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Fish Trap

Page history last edited by Mark Chilton 15 years, 3 months ago

Upstream: Tower

 

15-5 Fish Trap

 

Downstream: The Camelback Bridge (Cumnock)

 

The remains of an old dam are evident just above the Camelback Bridge. On page 244 Emmons (1856) says that the coal formation "recrosses the {the Deep River} again near the fish-trap and passes into the Taylor plantation." A careful study of the folding map included in Emmons's book shows that the spot he refers to is in this vicinity. I assume that the apparent dam remnants immediately above the Camelback Bridge are the fish trap that Emmons is refering to. Thompson (1848) proposed to build a dam at Farrish's that would flood out two fish dams (one at Farrish's) and one belonging to Peter Evans Sr. (presumably this was here). Although the 1846 William Snipes survey of the Deep River shows Brooks Harris fish dam somewhat below Gulf and then Peter Evans fish dam somewhat above Farrish's fish dam. So apparently there were three of them. One here, one below at Farrish's and one above here but below Gulf.

 

There is only six feet of fall in the river between Gulf (mile 24.0) and Farrishes' (mile 12.9), so no mill dam could have been here without interfering with the mill at Gulf (as Farrishes’ Lock and Dam did during the Civil War). Indeed in February of 1779, the Chatham Ct Min indicate that John Wilcox complained to the court that Stephen Rigdon's dam was backing up water over the ford at Gulf and that the dam should be declared a nuisance. The court sent a delegation to investigate with orders to have Stephen Rigdon remove the dam if it was indeed a nuisance. The minutes do not indicate just where that dam was, but Chatham DB C, pg 211 records Stephen Rigdon selling property adjacent to Deep River and Cedar Creek, which would be about here. H. A. London (1876) came to the same conclusion citing the recollections of Jordan Tyson, Sr. (then 80 years old) that as a boy he saw the ruins of an old mill and dam just above the Egypt bridge (ie the Camelback Bridge).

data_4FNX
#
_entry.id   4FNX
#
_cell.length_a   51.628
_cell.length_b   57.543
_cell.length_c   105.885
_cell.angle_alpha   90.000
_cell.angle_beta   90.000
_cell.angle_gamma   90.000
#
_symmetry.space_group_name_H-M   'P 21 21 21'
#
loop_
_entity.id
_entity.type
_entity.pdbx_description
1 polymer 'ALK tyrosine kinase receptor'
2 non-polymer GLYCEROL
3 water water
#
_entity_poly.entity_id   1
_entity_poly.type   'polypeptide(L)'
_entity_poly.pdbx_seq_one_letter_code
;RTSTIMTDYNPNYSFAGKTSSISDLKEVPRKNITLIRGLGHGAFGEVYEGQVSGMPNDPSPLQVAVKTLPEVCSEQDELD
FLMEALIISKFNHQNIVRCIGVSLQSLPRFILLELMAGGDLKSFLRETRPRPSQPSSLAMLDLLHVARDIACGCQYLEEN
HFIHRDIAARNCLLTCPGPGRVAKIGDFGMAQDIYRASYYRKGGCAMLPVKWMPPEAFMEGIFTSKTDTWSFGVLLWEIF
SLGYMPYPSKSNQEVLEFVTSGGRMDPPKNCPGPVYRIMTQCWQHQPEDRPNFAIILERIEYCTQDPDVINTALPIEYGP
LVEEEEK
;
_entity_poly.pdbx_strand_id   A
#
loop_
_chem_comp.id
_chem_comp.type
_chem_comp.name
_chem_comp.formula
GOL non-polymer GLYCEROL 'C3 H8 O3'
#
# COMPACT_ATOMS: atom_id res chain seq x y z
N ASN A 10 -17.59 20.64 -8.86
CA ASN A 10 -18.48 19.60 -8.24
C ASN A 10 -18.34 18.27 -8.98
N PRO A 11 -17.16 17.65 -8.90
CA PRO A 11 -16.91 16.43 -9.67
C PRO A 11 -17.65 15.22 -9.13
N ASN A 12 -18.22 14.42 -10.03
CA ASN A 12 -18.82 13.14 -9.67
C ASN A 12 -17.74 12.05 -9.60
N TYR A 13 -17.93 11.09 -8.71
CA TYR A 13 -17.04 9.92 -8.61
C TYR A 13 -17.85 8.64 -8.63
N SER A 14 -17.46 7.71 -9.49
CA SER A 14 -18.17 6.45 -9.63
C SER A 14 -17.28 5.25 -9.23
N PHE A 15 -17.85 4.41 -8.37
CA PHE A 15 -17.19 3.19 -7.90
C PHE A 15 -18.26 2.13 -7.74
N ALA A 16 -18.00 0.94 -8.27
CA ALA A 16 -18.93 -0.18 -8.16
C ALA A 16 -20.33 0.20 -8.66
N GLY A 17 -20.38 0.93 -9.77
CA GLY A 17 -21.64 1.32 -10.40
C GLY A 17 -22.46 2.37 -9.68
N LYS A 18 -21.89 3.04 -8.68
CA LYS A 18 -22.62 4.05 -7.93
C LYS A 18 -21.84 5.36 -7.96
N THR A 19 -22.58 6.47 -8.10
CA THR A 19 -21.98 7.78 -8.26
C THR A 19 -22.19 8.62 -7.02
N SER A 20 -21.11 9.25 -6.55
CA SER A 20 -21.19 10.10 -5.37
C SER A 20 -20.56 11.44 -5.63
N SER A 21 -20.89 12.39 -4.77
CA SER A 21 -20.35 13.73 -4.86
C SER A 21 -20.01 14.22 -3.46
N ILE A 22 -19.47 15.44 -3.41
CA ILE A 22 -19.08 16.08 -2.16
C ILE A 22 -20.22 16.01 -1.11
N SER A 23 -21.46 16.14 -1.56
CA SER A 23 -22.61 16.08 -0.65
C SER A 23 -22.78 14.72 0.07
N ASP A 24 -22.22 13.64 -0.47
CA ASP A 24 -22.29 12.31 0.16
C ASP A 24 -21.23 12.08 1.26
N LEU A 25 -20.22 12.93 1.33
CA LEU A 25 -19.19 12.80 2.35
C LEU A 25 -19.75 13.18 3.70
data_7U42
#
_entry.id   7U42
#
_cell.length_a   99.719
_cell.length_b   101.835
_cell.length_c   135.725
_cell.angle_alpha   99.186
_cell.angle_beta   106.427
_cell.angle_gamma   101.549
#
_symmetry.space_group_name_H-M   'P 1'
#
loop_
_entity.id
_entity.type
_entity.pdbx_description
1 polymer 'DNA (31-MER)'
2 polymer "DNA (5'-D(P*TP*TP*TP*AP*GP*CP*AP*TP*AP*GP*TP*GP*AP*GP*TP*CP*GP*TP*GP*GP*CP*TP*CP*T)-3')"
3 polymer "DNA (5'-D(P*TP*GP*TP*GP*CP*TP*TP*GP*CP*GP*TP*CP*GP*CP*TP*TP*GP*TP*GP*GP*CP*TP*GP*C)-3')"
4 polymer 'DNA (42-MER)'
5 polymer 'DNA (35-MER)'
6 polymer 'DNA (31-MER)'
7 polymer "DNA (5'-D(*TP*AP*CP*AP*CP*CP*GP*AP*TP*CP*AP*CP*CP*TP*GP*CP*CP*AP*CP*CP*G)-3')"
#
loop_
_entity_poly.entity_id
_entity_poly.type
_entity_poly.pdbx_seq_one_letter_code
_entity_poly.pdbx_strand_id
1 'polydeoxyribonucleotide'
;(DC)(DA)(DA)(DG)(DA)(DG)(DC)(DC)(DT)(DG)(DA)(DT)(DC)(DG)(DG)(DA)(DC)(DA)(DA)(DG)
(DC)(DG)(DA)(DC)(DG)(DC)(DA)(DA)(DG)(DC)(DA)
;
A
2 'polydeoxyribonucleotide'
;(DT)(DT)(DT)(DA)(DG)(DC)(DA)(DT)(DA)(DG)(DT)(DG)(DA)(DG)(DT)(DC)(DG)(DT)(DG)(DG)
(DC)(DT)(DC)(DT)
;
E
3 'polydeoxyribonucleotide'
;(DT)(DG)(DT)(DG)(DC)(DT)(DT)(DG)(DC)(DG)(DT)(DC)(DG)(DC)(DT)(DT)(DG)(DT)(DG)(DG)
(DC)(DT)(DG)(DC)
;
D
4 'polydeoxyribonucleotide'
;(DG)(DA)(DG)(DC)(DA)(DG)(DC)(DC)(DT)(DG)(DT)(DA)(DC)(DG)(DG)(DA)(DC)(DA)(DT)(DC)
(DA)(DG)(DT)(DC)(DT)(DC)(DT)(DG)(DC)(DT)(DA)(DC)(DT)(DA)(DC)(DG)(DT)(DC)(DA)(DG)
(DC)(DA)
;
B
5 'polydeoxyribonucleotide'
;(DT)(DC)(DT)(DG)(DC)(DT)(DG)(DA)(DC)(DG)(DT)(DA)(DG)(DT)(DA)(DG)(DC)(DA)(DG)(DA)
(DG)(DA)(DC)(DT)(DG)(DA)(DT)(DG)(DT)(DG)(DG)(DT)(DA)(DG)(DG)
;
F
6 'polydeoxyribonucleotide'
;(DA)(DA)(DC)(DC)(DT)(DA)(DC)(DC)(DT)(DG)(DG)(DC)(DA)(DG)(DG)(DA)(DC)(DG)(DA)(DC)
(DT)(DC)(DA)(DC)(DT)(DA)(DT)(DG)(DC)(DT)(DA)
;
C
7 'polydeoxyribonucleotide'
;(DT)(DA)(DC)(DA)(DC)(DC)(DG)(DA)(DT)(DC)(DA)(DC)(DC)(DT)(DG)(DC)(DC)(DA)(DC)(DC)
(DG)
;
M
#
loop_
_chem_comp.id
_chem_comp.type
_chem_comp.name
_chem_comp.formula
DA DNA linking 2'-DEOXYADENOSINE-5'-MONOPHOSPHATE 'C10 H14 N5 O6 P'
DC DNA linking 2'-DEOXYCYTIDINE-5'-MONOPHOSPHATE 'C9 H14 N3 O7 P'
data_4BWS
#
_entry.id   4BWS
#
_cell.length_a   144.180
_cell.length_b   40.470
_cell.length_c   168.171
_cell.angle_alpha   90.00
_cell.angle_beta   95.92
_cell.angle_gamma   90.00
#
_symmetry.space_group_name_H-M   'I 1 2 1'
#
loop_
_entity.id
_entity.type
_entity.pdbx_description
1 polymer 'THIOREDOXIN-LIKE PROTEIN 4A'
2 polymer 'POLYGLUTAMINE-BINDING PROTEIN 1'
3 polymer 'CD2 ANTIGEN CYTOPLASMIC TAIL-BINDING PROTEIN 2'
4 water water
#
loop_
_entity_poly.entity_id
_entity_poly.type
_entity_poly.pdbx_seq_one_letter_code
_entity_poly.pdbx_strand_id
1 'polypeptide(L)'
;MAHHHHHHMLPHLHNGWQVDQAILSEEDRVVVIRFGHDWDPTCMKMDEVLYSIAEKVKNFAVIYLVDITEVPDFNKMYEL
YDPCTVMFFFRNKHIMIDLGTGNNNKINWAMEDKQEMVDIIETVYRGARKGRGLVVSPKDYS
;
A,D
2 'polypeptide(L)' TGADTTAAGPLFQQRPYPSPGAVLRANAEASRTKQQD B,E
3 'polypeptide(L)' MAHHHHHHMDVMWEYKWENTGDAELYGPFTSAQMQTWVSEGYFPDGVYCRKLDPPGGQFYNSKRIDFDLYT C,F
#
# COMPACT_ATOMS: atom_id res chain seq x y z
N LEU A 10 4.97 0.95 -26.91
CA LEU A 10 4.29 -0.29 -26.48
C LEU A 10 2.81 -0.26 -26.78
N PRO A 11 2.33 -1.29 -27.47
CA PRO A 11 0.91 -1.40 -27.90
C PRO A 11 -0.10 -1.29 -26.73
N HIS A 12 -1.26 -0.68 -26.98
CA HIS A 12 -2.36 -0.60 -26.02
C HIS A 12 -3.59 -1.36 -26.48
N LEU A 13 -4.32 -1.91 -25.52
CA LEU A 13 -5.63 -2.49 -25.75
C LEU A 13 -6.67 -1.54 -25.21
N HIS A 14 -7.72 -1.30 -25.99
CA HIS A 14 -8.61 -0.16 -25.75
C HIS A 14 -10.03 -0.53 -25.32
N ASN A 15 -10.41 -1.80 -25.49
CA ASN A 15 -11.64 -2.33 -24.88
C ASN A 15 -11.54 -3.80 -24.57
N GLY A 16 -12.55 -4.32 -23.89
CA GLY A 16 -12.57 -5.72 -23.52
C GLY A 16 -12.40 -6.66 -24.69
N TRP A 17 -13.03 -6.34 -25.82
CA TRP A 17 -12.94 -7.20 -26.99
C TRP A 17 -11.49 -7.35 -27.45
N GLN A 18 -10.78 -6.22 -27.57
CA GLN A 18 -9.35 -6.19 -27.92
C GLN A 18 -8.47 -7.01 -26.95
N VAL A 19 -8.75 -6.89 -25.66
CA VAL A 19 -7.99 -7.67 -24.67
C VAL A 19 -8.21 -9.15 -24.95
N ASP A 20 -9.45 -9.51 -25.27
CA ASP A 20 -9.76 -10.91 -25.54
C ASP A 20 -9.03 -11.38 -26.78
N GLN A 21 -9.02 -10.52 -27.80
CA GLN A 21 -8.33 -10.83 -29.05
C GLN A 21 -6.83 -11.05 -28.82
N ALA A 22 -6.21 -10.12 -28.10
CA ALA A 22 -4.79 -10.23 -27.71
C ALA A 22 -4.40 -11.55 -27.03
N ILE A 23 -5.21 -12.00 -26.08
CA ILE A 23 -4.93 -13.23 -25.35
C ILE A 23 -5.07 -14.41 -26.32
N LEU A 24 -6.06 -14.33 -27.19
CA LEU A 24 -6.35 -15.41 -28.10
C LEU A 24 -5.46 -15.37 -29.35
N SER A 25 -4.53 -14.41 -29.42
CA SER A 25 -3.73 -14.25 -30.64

Areas for Research

Where was the Taylor Plantation?

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